Largest ever purple-pink diamond sold today for only £17m – ‘very disappointing’

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The Sakura diamond has been sold this morning at Christie’s Hong Kong auction. The breathtaking 15.81 pink carat diamond takes its name from the Japanese cherry blossom.

Sakura is a giant purple-pink diamond unique in its size.

It is said to be the largest of its kind to ever be offered at auction, but its sale has been disappointing for many.

The estimated sale price was expected to be between £17m ($25m) and £27 ($38m).

Jeweller expert Tobias Kormind said before the auction that “£27m ($38m) would be a sound investment”.

However, the impressive pink gem was only sold for its lowest price.

This has been very disappointing for many, as this was set to be the highlight of this spring auction season.

The pink diamond fits perfectly with Japan’s sakura cherry blossom season.

According to experts, the hammer price achieved today in Hong Kong could have been far higher.

Managing director of 77 Diamonds, Tobias Kormind, said: “The price of £17m ($25m) achieved for this incredibly rare pink diamond is really disappointing.

“It follows off the back of another disappointing auction on 12 May 2021 of a 101 carat perfect white diamond from Russia called The Alrosa Spectacle, which sold for £9m ($14m), significantly below prices achieved only a few years ago.”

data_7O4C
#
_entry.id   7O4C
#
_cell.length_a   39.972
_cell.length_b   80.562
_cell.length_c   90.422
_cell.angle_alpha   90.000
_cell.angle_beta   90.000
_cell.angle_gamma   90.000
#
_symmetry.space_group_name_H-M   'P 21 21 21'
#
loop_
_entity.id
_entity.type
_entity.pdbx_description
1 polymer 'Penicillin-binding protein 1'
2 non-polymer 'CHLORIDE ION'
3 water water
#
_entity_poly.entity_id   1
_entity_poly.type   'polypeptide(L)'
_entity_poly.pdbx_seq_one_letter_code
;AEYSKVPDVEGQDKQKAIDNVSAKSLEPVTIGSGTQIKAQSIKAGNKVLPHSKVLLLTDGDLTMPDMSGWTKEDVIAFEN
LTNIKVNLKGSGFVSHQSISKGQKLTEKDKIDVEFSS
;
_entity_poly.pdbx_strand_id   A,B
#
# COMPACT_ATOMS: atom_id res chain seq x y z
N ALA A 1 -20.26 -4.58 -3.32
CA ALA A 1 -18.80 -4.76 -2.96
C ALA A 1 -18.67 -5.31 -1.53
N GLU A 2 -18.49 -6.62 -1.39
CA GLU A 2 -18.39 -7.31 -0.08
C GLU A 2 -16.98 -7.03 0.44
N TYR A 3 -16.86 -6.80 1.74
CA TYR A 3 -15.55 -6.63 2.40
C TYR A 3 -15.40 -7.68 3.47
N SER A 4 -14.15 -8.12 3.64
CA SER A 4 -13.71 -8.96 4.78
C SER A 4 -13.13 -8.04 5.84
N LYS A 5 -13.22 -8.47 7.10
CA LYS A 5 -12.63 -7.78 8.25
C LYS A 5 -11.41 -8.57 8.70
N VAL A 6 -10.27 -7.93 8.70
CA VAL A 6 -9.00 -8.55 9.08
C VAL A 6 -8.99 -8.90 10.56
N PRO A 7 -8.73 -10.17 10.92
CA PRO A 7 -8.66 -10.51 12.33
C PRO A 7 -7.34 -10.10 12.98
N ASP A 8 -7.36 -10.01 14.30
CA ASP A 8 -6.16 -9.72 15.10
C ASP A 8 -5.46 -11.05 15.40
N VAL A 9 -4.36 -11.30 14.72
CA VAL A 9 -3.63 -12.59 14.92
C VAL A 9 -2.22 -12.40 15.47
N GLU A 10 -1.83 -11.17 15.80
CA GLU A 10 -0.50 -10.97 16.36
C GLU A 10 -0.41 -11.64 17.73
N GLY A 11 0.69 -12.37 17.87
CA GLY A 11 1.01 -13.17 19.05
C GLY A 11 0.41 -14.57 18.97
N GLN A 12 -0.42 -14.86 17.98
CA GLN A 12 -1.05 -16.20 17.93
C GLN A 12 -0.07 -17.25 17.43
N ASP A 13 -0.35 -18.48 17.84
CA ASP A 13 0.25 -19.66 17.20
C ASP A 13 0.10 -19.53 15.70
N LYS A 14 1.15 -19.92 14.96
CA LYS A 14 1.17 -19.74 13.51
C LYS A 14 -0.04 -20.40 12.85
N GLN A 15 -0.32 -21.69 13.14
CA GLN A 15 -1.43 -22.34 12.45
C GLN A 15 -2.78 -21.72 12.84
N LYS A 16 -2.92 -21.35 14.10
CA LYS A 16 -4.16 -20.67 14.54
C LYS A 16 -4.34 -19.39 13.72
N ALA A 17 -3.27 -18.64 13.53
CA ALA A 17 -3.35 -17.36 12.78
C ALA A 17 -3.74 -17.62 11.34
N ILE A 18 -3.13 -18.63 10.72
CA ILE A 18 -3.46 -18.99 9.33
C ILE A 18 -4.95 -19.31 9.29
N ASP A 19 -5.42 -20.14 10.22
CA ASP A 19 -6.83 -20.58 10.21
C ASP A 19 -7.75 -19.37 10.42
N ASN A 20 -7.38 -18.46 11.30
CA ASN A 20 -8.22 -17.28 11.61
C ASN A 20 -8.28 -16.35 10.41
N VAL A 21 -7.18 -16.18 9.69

The expert believes that the Covid-19 pandemic has severely affected the diamond market.

“It appears the market has been weakened by Covid and investor nervousness has crept into the top end of the diamond market, with bargains to be had,” said Tobias.

“With the prospect of inflation and stagflation in sight, the hammer price of £17m ($25m) for the Sakura diamond is a very sound investment indeed for the buyer.”

It is true that diamonds have not been immune to the Covid-19 pandemic.

The sub-index for coloured diamonds fell by 1% last year, having risen by 39% over the past decade.

It was believed that the Sakura diamond would be a historic sale.

It was also expected to set the tone for the post-pandemic high-end diamond market.

“The Sakura Diamond is extraordinary for its size and quality.

“It is a sound investment in the current environment, with the prospect of inflation and stagflation in sight,” explained Tobias.

Sakura is indeed an extraordinary piece as coloured diamonds are the rarest of gemstones.

Pink diamonds are rarer still, falling under the rare Type IIa category of diamonds, which makes up less than 2% of all gem diamonds.

Only 4% of those possess a colour deep enough to qualify as fancy vivid.

The auction record for any gemstone was set by the “Pink Star” in 2017.

The 59.6-carat “vivid pink” gem was sold for £57m.

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